The Delta Democrat-Times from Greenville, Mississippi on June 1, 1965 · Page 1
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The Delta Democrat-Times from Greenville, Mississippi · Page 1

Greenville, Mississippi
Issue Date:
Tuesday, June 1, 1965
Page 1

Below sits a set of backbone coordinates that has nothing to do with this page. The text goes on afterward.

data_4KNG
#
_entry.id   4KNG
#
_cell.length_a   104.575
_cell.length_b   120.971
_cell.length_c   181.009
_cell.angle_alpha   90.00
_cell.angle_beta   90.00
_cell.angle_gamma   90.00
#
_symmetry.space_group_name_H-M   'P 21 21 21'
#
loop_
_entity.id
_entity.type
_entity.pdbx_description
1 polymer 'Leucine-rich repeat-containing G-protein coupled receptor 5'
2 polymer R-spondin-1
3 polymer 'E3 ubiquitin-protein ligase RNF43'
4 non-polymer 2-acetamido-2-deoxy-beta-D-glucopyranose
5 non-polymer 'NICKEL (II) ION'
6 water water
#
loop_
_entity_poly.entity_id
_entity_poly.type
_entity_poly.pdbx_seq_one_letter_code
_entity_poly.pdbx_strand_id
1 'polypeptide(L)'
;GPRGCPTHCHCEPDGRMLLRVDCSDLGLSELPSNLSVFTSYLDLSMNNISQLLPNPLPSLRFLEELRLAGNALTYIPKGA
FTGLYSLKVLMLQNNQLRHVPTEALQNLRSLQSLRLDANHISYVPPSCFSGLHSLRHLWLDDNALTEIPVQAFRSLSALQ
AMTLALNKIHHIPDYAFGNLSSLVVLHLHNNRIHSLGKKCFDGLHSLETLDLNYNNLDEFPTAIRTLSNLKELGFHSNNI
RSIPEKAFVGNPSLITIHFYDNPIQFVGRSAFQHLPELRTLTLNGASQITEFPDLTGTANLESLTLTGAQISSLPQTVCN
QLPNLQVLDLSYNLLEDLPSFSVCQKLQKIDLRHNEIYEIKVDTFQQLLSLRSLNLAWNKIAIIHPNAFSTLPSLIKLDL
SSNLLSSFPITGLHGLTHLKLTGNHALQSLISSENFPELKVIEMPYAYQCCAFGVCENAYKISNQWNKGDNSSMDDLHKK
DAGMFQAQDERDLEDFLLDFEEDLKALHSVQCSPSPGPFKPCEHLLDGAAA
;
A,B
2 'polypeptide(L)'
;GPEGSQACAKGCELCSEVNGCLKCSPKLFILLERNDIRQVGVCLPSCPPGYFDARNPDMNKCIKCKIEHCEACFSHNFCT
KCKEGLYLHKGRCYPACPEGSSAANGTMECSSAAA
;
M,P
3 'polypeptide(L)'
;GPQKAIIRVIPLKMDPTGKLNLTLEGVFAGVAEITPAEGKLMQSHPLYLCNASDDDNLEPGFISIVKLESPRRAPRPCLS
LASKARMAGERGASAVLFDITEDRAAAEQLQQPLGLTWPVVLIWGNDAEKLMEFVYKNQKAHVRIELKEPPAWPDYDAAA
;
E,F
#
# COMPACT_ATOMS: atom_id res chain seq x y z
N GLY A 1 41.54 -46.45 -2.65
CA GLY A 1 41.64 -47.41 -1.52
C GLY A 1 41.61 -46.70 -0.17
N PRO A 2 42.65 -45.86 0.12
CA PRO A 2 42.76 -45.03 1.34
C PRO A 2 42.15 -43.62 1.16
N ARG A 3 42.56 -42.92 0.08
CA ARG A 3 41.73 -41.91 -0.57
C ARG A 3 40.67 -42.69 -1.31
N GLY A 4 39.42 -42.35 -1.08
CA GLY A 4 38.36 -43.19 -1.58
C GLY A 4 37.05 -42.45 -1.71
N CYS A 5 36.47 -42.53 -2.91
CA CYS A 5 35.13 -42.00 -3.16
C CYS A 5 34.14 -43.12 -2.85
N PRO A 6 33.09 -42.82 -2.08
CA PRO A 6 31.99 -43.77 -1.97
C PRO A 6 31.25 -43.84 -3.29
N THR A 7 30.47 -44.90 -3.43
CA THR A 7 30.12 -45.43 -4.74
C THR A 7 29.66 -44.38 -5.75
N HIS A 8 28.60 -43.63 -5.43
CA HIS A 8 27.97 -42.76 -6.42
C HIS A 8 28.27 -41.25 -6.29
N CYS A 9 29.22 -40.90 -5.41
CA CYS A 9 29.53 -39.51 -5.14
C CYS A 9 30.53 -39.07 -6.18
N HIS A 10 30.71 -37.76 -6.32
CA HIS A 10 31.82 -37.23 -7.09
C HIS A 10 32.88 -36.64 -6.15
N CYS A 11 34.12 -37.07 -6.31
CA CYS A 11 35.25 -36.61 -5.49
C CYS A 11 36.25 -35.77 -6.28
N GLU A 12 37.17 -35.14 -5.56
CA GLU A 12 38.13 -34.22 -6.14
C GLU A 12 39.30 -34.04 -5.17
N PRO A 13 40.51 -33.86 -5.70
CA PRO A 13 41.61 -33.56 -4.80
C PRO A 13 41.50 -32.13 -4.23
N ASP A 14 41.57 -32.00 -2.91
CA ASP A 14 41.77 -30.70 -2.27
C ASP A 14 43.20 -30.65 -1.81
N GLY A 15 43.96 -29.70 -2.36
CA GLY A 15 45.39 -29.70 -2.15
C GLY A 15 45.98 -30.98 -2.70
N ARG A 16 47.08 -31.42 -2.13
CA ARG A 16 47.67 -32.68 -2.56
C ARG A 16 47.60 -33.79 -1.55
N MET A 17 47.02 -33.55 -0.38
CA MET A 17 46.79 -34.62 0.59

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'Inch-By-Inch'Rescue Saves Yomg Explorer SALT LAKE CITY (UPI)-A young explorer, delirious after dangling for eight hours in a shoulder harness, was hauled from the nation's deepest vertical cave Monday night in an "inch-by-inch 11 rescue. James Dowling, 22, a University of California graduate student from Connersville, Ind,, was pulled from the 400 foot level of Ncgg's Cave in a three hour rescue operation, suffering from shock, over-exertion and painlul bruises. He was taken to a Salt Lake City hospital where his condition was reported "critical." + * * THE CAVE, which is, 1,170 feet deep, is located in the Wasatch Mountains on the southeast out- skirls of the city. The opening is V/i feet wide and the largest cavern is estimated at 40 feet. Dowling and two companions Design For Victory Newly elected Glen Allan High School cheerleaders, assisted by leaders of the Bearettes, practice decorating the goal post in preparation for the fall football schedule. On (he ladder are cheerleaders: left to right, Patricia Acuff, BUIlc Jean Fortner, Christine Sapp, Julie Stone and Diane "Moon Pie" Mullins. Assisting them are: Assistant Benrettc leaders Sylvia Hill and Linda Woodall and Bearette leader Carol Ann Brown. The Beareltes is a 20-member drill team. (Staff Photo) Vietnamese Launch Counterattack SAIGON (UPI) - South Vietnamese marines' today launched a counter - attack against a withdrawing Communist force which used human wave tactics to smash two government battalions around the coastal city of Quang Ngai. A Viet Cong terror squad penetrated Quang Ngai's defenses before daybreak today and attacked the provincial police headquarters with satchel charges and hand grenades. One policeman was seriously injured. The guerrillas penetrated to within 400 yards of the' American military c o m pound. A full battalion of Vietnamese marines was involved in today's counter - attack. Helicopters airlifted the troops into an area 10 miles northwest of Quang Ngai. Vietnamese officers said the marines encountered sporadic resistance as they moved in to recapture territory lost in earlier fighting. , !* * 'THE mB.i Communist force appeared to have abandoned, at least for the time being, an attempt to seize the provincial capital and slice South Viet Nam in two. Quang Ngai, about 340 miles north of Saigon, is on th'e coast of the South China Sea and sits astride the country's main north - south highway. Military sources said Vietnamese losses in three days of bitter fighting near Quang Ngai may run as high as 700 killed and wounded, believed to be the highest yet for any single battle in the war. ·'WeUheiT Shots Reported By JOHN CHILDS An unidentified white woman this morning fired several shots in the air or over the heads of striking Negro farm hands near a Tribbett plantation, the sheriff's department confirmed today. T. B. Green, one of 12 tractor drivers who are striking for higher wages at the Andrews NORTH MISSISSIPPI - Partly .cloudy with little change in temperatures today, tonight and Wednesday. Thundershowers Wednesday affecting up to 20 per cent of area. High today 86-92, low tonight W-74. Ooutlook for Thursday, little change. US Weather Observer Brodie Crump said the 24-hour high was 83 degrees, the low, 65. The temperature was C7 at 1:31 am. today. Rainfall, trace. New System Recommended For US Pay WASHINGTON (UPI)-President Johnson's chief talent scout told Congress today that with one fell swoop it could forever assure federal workers of fair pay^'and avoid (he "embarrassment" of proposing raises for itself. Chairman John Macy of the Civil Service Commission went to Capitol Hill to spell out the details of a radical, new method of establishing government salary rates from top to bot- 1 torn. * * + THE 'system could result in semi - automatic annual pay hikes for rank-and-file while collar) and postal workers. Members/of Congress, federal judges, ,' cabinet officers and other "executives" would get pay adjustments every four years. t Testifying before a House civil service and post office subcommittee, Macy called the administration proposal "sound" and "historic." He said: "It would relieve Congress of the i embarrassment of initiating proposed rates of pay of its owrj members and it would have the:advantage of making changes on the basis of a studied and balanced system of relationships among all pay sched- uSs. "Macy, who also serves as Johnson's number one adviser on personnel and appointments, received a friendly reception f.-om the subcommittee. The chief complaint was that the new plan would prevent Congress from granting pay raises beyond what the P r e s i d e n t asked. Plantation, told deputies that the woman fired four times with a .38 pistol. Green said he has not decided whether to file charges. -John Wood, 23, and Paul Gerhard, 22, both UC graduate students and from Bladensburg, Md.--entered the cave Suixlay morning. Dowling became trapped the following morning as they were ascending. "The first inkling of trouble came when Jim started slowing down," said Wood, who was climbing ahead of Dowling with Gerhard. "Then he complained his legs were troubling him." * * * WOOD and Gerhard also were tiring and unable to return (o Dowling who by then was hanging in a harness near the (op of the cave's "great pit" witli R 100-foot sheer drop below. Wood and Gerhard struggled to the cave opening where they were met by a backup team of University of Utah climbers -Donald Sims, Hdtiie Anderson and La Veil Burnham. The Ulah students entered the cave while Wood and Gerhard went to the home of Bill Ishcr- wood, another Utah student ami friend of Dowling, who notified the sheriff's office. A nine member rescue team was dispatched to the scene. * * + SIMS, Anderson and Burnham succeeded in reaching Dowling at mid - afternoon ami hauled him to a ledge. However they were unable to pull him front the "great pit" and returned to the surface. The rescue team, which included Dr. Gary Carlson of iho sheriff's jeep patrol, reached Dowling at 6 p.m. Carlson said Dowling was delirious. After giving Dowling some broth and scdnlion, the rescuers removed his soggy clothing ami wrapped him in a sleeping bag for the arduous trip to thn surface. Some of the rcscuors pulled on a chain rope attached to the bog while others pushed, * * * "WE changed positions about every five minutes," reported Alex Kelner. "The limestone interior of the cave has needle sharp outcroppings most of the way down-like little knife blades. Some were so sharp that Dowling's sleeping bag left a trail of feathers. "And. it was damp and wet every inch of the way. "When we reached Dowling he was sopping. Water had dripped for hours down the rope to his shoulder harness and onto the ledge where he was lodged by [he Utah boys." Bdfa The push - pull struggle io reach !he cave opening faltered at several points with rescuers finding it necessary to twist Dowling in his bag around sharp corners. The sedation wore off as they neared the surface and one rescuer quoted Dowling as mumbling: "Get me out! Get me out!!" * * * AT THE cave opening, t h e team managed to get the head ot the bag through but Dowling's shoulders became pinned. It was about five minute? before they finally got the bag entirely to the surface. Dowling then was carried by litter for three-quarters of » mile to a jeep which took him two miles through rough terrain to the end ot the canyon road for transfer to an ambulance and a 10 mile ride to ths hospital. RED STREAK FINAL 76th Year United Press International /UPI/ Greenville. Mississippi Tuesday, June 1,, 1965 Price 5c No. 233 I i Medical Qkay Awaited For Walk Into Space CAPE KENNEDY (UPI)--An expected medical OK today will give U. S. astronaut Edward H. White a go- to try to "walk" 3,600 miles across northern Mexico e United States during 12 daring minutes of his leap ahead and the into space Thursday White and fellow astronaut James A. McDivitt a former college chum assigned as pilot of their two-seater Gemini - 4 spaceship, underwent a final three-hour head-fo-loe physical and psychological examination this morning by a team of experts headed by Dr. Charles Berry. · · · * · » EARLY forecasts indicated good weather at Cape Kennedy and in the main recovery areas on Thursday and probably on Friday. As the blast · off hour of S a.m. EST Thursday neared, a drastically revised flight plan revealed, 'hat, . in . addition fa : White's : highly touted "space walk" and their attempt to iteer to within 20 feet of «n- othe'r saleUite, the astronauts will dump iir Iron their «bia at least twice. The plan, virtually rewritten following a series of dramatic changes ordered by federal space agency chiefs last week, also reflected the featherlike touch that McDivitt will be called upon to use on the controls to separate gently enough from the Titan-2 rocket booster that earlier orbited them, to keep it nearby. McDivitt and White, a pair of space rookies with the nation's first real chance to challenge Russian manned spaceflight supremacy, hope to fly the 7,200 - pound Gemini-4 62 limes around the world in 9714 .hours. Technicians planned to load the towering Titan-2 rocket with propellants Wednesday, to be ready to begin the final four- hour countdown before dawn Thursday. THE shooting incident re - porledly occurred in front of Roosevelt Adams Boguc Grocery some two miles away from the Andrews farm. During the morning up to 15 Negroes picketed in front of trie farm liouse in which Mr. and Mrs. A. L. Andrews live. They carried signs urging support for the Mississippi Freedom Labor Union and calling on farm workers to strike. The tractor drivers and their families left the Andrews place yesterday after being rebuffed in their efforts to win a J1.25 an hour wage. They say they currently make $6 a day and want to make $9 a day. This morning personnel from the Delta Ministry of the National Council of Churches, plus seine of the strikers, talked a busload of choppers out of working at the Andrews farm. They paid the driver $16 and the bus returned to town. SEVERAL I r a c t o r drivers who were working on the farm were the target of shouts from the strikers urging them to quit. By noon, only four sheriff's deputies and a few Negroes in cars were on the road in front of the cotton and soybean plantation. There were unconfirmed rumors that the operation's owners would seek an injunction at mid - afternoon in Washington C o u n t y Chancery Court blocking the picketing. The Bogue Grocery has been the scene of meetings by the M- FLU for the past month. At noon a number of Negroes, many with Student Non-Violent Coordinating Committee buttons had congregated there. Yesterday afternoon c oun ty and state officials along with Delta Ministry and Council of Federated Organizations personnel gathered at the farm of A. L. and B. W. Andrews as the 12 striking workers returned to their homes after a visit to the Delta Ministry headquarters in Greenville. * ' * * THE FARM workers gave A. L. Andrews a document stating they intended fa "protect their property rights in their homes through judicial proceedings by law." Andrews had told the workmen to leave his farm after they refused to work yesterday morning. Shortly after the document was delivered to Andrews, Greenville Attorney W. C. Keady drove onto the narrow Tribbett community highway where the strikers, highway patrolmen sheriffs' deputies, civil rights workers and area farmers and businessmen were gathered. FOLLOWING 10 minutes consultation with Andrews, Kcady addressed the group of strikers, identifying himself as "an attorney who has represented Mr. Andrews for a number of years." Ready fold the strikers that Andrews wanted to talk to them through him. St» -- Pkkcti -- 6 474 Die S 1 In Worst | \Memorial Toll'I By United Press International At least 487 persons -- a record for a three-day Memorial weekend--died in traffic accidents during the nation's long springtime holiday. The United Press International count from 6 p.m. Friday to midnight Monday showed an over all total of 69S deaths from accidental causes during the 78-hour holiday. The breakdown: Traffic 487 Drownings 122 Planes 12 Miscellaneous 77 Total 698. California, with 55 traffic deaths, as usual led all slates. Texas counted 29 dead in traffic, Ohio and Florida 28 each, New York 24 and Michir gan 21. The National Safety Council said the loss of life could be blamed on irresponsible and incompetent driving: Government Begins Push For Hospital Integration 77 Japanese Miners Killed FUKUOKA, Japan (UPI) A gas explosion tore through a small coal mine on this southern island of Kyushu today. Mine officials reported 77 miners known dead and 160 feared trapped inside the shaft. The blast occurred at a mountain-side shaft owned by the Yamano Mining Corp. near the town of Inatsuki, 25 miles east of Fukuoka and 600 miles southeast of Tokyo. Mine officials said nearly 500 miners were in the pit -when the explosion hit the mine at noon. About 270 managed to escape, 29 of them with injuries. It was the second major nine disaster within a week. Last Friday between 250 and 375 miners were killed in India when an explosion rocked the big Dhori coal mine northeast of Calcutta. The blast was so powerful persons living nearby thought it was an earthquake. The explosion in the Japanese mine occurred nearly a mile from the pithead. Court Favors Justice In Dispute With Cox WASHINGTON (UPI) - The Supreme Court let stand today a tuling that a federal judge may not compel a U. S. attorney to sign an indictment. The brief order was a victory for the Justice Department in the dispute on the subject with Federal District Judge W. Harold Cox at Jackson. The court rejected Cox's appeal from a 4-3 decision handed down Jan. 26, 1965, by the 5th U. S. Circuit Court of Appeals. The fifth circuit reversed a contempt finding by Cox against U. S. Attorney Robert E. Hauberg of Jackson, who had refused to sign an indictment on instructions from then acting Attorney General Nicholas Deb. Katzenbach. US Treasurer Still 'Serious' DARBY, Pa. (UPI) - Mrs. Kalhryn O'Hay Granahan, treasurer of the United .States, was reported improving but still in "very serious" condition today at Fitzgerald - Mercy Hospital following brain surgery. The hospital reported that Mrs. Granahan had passed the "crisis" period following the removal of a blood clot from the surface of the brain last Thursday. Who Will Reign? One of seven Greenville and St. Joe High School gradua tes will reign as Queen of (he Greenville Summer Carnival July 2 through 4. The carnival royalty wil| be crowned July 1 at a Greenville Teen Club Dance. Contestants pictured above are (left to right) Elizabeth Sherman, Josie Winn, Susan Kirk, Sandra Holloway, Linda Deener and Brenda Abide. Not pictured is Ethel Archer. (Staff Photo) Bogalusa Clashes Continue By United Press International Civil rights leaders staging fEve-month-old demonstrations in Bogalusa, La., vowed today to return to the street where whites and Negroes clashed Monday. "We're going to go back there tomorrow and put 10 people in front of every store and tell them to build a bigger jail," a Negro leader said after the brawl. There were three separate battles in the outburst of violence Monday in the paper mill city. At least three p ersons were injured and police arrested 15 others--10 whites and five Negroes -- and threatened mass arrests to prevent further disorders. ONE of the fights started when about 25 whites, armed with clubs and pipe lengths, attacked two Negro pickets outside a supermarket. Police guarding the pickets were decoyed away by a sham battle. One of the pickets, Aaron C. Griffith, 24, was hospitalized with severe head cuts. The other picket was slightly injured. In Selma, Ala., Negro leaders threatened today to move demonstrations into the streets of while residential areas. U was not immediately apparent if the threat had the sanction of Dr. Martin Luther King who spearheads (he movement in Alabama. X 7} LBJ 'Welcomes' Debate, Sticks To His Policy WASHINGTON (UPI)--President Johnson todav welcomed critical debate on his foreign policy, but said he would do what he felt was right no matter how "the transient winds of opinion blow." Johnson, apparently referring to recent U.S. moves in South Viet Nam and the Dominican Rep'jblic, said he knew the WASHINGTON (UPI)-Backed by the 1964 Civil Rights Act, the federal government is starting to roll with a massive effort to make sure that Southern hospitals and welfare programs are free of segregation. At slake are millions of dollars in federal grants. Localities risk losinr; the money if the government decides they are vising U discriminately. Southern school districts already have been given two years--until the fall of 1967--to desegregate completely or face withdrawal of federal school aid funds; Many have indicated they will fall in line. FEDERAL officials are optimistic that the hospital nnd welfare plan would be easier to put into effect. Federal spending programs are formidable, with 53 billion a year in welfare grants alone going to the states to provide at least half of their welfare expenditures. Some S o u t h e r n states get SO per cent of their welfare budgets from Washington. There also is the Hill-Burton program, which provides up to two-thirds of most hospital con- ; struction costs. The govern- ji iiient already has spent more r,% than $2 billion on building new .^j health facilities, and the cur- ··£ rent annual budget is $221) mil- -vi lion. The Civil Rights Act requires ;-.j that government agencies dis- /-v: tributing federal funds to localities get iron-clad assurance? i; that none of the money is going r ; to segregated programs. *. The President added: large majority of Americans supported U.S.- efforts--everywhere to stop aggression. But he said criticism of American policy helped to test present policy and did not mean the nation was divided on its broad global aims. JOHNSON made the comments in a speech prepared for the graduation exercises of National Cathedral School, where his 17-year-old daughter, Luci, was receiving her diploma. The President, back from a Memorial Day weekend at his Texas ranch, also scheduled a televised news conference at 4 p.m. EDT. It was to be carried live by the major radio and television networks. In his speech at Luci's graduation exercises, Johnson saluted young Americans as the "concerned and committed generation." He asked their help In aiding the needy peoples of the world to find a belter life. But he aimed his remarks mainly at criticism of U.S. foreign policy. He said the recent foreign policy discussion dcm- . onslratcd the great strength of American democracy to debate issues in a time of danger. "FOR OUR soldiers are falling in Viet Nam, and are on guard in the Dominican Republic so that men may always rise with perfect safety to criticize and try to influence their government," he said. "By testing ideas in the forum of the nation we help to discover their strength and wisdom. .. "Therefore ive welcome and ask for new ideas from serious and concerned men ami women--from universities and journals and public plntforms across this land. We are constantly searching for views and proposals which might help your government..." THIS means that hospitals *. L built with Hill-Burton funds must admit patients without re- '-.,- gard to race, creed or color, and that all staffs and facilities V must be desegregated. y It means, too, that federal' J welfare funds must be distriS- X; uted fairly and without dis- I *t crimination. State and local g welfare offices must hire person- |8 nel on a nondiscriminatory basis and their waiting roomi must be integrated. OAS Chief Seeks Replacement In Dominican Mediation Role |! SANTO DOMINGO (UPI)--New cease-fire violations were re- J» ported today as mediators marked time in their drive for a po- \l \: litical peace here. .:! ;° Jose A. Mora, secretary general of the Organization of Amer: .| i', ican States (OAS), was described as hopeful that the inter- ; Y- American body would relieve him of the task of trying to medi- .·; »'. ate the Dominican conflict. i' j A military spokesman meanwhile reported 15 cease-fire vio- .;] I lations in the 24 hours ending at midnight, with one paratrooper 3 |i reported "injured." The spokesman said U.S. forces returned fire .d f on seven occasions. ,, » « . = · ' I Informed diplomatic sources said Mora believes the OAS 3] W. foreign ministers' conference, now in session in Washington, ~. K: should appoint a special committee to replace him. -j ft In Washington, Secretary of State Dean Rusk said ^ the OAS 5 ft meeting is "moving very strongly toward a consensus" on th» \ K selection of a committee of Latin American ambassadors to super- II sede Mora. 1 * * * ' 1 THE OAS official has been accused of partiality by both sides I| in the Dominican conflict. He has been unable to get either sid« g to agree to any significant compromise, measure. ^jBpg-BnjMMimWWM^^